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Views from the Prairie

August 19

Software – Expensive or Not

Software can be inexpensive or very expensive. The most expensive software is that which gives the wrong answer. The next most expensive is that software paid for that does not work. Software that give new insight into business operations can be very cost effective. All this requires good management of the software, its development process, and how it is used.

Software does not always give the right answer. We see this most clearly when trying to do a search. The many "wrong" responses show how wrong the search software can be. It may take several attempts to get a list of items we want to look at.

In business, we rely on the software giving the correct answer. Unfortunately, if the software has not been built, managed, and fed correctly, it may give good answers most of the time but give bad answers in certain circumstances.

There are many different reasons why a piece of software gave a bad answer. Reasons range from misuse of the software, programmer errors, bad data, viruses on the machine, to hardware breakdowns or even the rare gamma ray switching a bit. It is almost impossible to prevent all forces that cause software mistakes.

Software can be misused. Just like someone can use a wrench to pound in a nail instead of a hammer, a piece of software can be used in an environment that it was not designed for and not give correct answers in that environment.

If you run into software algorithm errors, that is generally are due to improper management of the software development. All software has bugs. Software developers don't always understand what is being asked of them. The software development management that has the responsibility to manage the development process so that it delivers the quality that the users need. The process needs to catch bugs as soon as possible.

With much software, the real reason that it gives bad answers is because it was fed bad data. Those in the computer field have a saying "Garbage In, Garbage Out" due to how many times the problem isn't the algorithm, but the data that was fed into it.

Bad data can occur in many different ways. There can be data improperly formatted, whole files can be sent to the wrong program, files can be missing data in fields or whole lines, data that has been converted into strange characters, or data put into the wrong column. Programs can be very picky about what data they can accept or loosely attempting to figure out what the data should be and modifying it according to some preset criteria. It is generally better to be picky about what data is acceptable rather than silently changing the given data and thus, deliver a false view.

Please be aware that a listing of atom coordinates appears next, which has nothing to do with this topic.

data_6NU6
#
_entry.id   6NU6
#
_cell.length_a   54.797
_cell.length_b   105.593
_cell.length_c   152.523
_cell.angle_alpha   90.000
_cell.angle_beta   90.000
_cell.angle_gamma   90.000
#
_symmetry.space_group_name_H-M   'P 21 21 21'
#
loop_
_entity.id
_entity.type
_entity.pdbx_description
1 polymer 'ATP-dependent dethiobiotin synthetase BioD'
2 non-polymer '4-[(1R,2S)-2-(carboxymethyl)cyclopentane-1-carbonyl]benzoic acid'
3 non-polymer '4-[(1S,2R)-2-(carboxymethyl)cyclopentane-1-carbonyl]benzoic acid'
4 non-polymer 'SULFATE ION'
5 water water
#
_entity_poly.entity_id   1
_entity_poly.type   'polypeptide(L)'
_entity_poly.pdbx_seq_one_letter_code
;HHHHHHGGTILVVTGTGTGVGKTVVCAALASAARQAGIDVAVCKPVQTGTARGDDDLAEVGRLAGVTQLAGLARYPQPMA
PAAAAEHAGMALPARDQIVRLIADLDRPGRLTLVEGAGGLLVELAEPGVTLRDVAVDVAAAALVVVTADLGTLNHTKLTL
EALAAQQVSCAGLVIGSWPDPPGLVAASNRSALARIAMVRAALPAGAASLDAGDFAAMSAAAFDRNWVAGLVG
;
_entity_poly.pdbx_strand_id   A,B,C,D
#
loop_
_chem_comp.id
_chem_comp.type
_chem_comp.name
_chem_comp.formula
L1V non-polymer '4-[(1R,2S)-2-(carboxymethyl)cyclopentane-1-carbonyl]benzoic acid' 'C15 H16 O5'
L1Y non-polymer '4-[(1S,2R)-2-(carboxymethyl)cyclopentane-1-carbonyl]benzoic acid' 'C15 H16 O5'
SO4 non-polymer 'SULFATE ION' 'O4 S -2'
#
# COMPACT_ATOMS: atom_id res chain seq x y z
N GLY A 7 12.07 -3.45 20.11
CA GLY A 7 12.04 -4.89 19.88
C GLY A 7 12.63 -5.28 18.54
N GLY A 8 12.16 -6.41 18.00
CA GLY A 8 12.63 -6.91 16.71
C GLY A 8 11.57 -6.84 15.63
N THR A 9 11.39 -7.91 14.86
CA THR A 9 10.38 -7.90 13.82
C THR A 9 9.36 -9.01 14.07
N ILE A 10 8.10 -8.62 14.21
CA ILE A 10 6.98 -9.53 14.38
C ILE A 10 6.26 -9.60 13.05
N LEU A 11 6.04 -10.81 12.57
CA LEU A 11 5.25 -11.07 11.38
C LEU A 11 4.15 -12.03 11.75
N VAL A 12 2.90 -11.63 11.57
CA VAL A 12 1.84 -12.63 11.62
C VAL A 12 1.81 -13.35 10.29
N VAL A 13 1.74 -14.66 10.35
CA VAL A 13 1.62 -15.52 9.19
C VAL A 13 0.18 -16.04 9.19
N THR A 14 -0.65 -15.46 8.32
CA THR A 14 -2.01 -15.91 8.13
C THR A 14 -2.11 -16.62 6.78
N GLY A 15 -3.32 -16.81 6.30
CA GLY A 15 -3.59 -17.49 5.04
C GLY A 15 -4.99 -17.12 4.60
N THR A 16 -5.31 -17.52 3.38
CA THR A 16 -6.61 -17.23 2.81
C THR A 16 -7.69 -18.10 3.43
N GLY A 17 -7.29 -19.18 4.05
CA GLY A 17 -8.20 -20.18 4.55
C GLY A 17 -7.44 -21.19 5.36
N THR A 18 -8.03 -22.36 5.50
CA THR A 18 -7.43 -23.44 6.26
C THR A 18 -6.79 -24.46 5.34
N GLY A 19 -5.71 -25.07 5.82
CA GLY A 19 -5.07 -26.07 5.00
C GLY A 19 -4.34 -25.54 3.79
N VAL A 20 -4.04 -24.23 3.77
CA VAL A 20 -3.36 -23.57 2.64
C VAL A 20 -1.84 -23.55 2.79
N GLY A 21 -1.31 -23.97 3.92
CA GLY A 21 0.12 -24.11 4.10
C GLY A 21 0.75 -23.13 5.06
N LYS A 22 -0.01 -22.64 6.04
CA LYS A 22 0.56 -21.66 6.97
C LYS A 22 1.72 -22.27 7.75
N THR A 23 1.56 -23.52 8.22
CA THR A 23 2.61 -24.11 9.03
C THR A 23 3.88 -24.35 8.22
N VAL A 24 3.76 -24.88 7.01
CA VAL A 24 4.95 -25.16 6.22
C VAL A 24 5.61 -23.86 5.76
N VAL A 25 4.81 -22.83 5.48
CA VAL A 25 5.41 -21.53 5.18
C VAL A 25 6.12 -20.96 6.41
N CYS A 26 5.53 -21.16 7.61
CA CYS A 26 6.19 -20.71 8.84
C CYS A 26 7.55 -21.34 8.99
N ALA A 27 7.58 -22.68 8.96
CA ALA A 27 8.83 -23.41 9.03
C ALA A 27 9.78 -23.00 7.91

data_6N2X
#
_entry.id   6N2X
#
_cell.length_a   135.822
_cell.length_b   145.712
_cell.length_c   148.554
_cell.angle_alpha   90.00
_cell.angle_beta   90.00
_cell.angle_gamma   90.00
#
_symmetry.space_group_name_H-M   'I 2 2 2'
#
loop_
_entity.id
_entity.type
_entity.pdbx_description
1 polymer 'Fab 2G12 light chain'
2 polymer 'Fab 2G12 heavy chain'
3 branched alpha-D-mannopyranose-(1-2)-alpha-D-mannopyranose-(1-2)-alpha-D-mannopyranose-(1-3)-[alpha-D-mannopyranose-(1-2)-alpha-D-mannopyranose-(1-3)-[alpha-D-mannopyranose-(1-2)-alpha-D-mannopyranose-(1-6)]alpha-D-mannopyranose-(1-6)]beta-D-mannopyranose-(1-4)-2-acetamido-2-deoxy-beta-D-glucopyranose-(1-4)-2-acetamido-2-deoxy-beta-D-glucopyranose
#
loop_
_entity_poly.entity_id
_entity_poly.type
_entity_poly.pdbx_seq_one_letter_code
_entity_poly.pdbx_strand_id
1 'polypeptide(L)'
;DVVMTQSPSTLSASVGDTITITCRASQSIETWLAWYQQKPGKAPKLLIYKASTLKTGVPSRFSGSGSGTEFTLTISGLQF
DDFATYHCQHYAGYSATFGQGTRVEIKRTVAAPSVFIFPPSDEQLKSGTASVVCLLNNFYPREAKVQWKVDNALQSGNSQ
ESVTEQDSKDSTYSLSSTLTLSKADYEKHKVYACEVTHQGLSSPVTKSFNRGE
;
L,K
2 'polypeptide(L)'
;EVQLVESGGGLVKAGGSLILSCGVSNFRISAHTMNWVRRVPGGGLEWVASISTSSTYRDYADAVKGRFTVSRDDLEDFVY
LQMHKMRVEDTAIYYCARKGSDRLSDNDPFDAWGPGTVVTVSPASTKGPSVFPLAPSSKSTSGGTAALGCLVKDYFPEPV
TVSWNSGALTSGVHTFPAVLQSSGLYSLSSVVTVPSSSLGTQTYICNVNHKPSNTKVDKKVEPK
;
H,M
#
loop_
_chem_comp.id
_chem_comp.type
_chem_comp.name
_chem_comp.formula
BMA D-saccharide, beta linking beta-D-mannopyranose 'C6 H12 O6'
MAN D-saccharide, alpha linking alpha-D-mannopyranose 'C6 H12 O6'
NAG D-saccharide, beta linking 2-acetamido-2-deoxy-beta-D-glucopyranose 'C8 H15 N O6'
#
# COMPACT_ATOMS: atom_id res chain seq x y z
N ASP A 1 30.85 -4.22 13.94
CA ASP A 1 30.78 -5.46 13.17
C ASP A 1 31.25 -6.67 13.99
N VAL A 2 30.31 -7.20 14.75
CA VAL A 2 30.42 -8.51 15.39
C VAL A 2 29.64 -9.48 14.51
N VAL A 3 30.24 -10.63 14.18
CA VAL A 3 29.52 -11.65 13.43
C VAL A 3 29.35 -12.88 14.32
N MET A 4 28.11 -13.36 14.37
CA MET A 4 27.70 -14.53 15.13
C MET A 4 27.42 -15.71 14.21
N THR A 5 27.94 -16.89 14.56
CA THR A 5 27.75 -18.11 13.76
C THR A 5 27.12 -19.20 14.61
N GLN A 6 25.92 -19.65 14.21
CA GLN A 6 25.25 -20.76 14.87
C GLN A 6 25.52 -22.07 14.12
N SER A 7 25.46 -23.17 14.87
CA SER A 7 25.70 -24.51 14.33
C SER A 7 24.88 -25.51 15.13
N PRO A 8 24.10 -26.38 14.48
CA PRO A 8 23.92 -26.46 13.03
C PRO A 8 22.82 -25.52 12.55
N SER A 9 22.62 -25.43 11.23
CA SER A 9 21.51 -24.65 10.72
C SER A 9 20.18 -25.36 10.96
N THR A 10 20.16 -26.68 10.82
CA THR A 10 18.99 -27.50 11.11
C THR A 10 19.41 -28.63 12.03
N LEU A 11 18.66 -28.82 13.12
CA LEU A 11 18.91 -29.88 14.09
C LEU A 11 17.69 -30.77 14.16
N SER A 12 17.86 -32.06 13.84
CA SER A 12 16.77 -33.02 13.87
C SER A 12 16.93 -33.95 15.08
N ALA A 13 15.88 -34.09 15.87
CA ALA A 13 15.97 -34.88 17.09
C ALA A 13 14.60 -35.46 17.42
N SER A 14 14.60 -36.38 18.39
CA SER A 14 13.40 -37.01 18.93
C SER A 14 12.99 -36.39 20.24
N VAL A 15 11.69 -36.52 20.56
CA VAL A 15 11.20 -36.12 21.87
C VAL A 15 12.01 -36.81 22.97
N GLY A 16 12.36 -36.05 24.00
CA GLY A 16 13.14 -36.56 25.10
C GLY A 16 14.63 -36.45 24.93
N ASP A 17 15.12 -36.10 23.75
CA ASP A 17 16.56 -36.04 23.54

Developing quality software takes time and resources. But done well, the effort generates a high return on the investment.

Building Software Quality

A lot of people think that you get quality software by testing it. It is not possible to test one's way to quality software, it has to be designed that way from the start. Software quality is an elusive target, it varies all over based on what the software is used for. The quality of a piece of software is always determined by the user, not the developer. But appropriate quality can be designed into the development process so that you get the quality of software you want.

Software management is complex and depends on where the software is in the process. There are many different techniques for managing software. It is important to match the management technique to both the software and to the business needs.

It is management's responsibility to ensure that the developer understands what the real need is, has the tools, the time, and the process to develop to the need. It is this management of the software development process that adds so much cost to any development that has been outsourced overseas.

Over the years, there have been many different management techniques, computer languages, and automated tools developed to improve software quality. There are the hard specifications needed by NASA, the Waterfall method, and now the Agile methods. Tools such as source code analyzers are used by a number of corporations to manage all changes.

The management technique needs to match the needs of where the software will be used. For example, the management techniques used by NASA to develop the programs for the Space Shuttle would be vast overkill for building a sales demo. Likewise, a lot of sales demos need better management when moved from demo to production.

Risky World

A lot of the surveillance cameras are using an AI program to tell if something is in view that would need attention. Shirts and dresses are available with license plates printed on them which confuse the AI program to think this is a car instead of a person walking in front of the camera.


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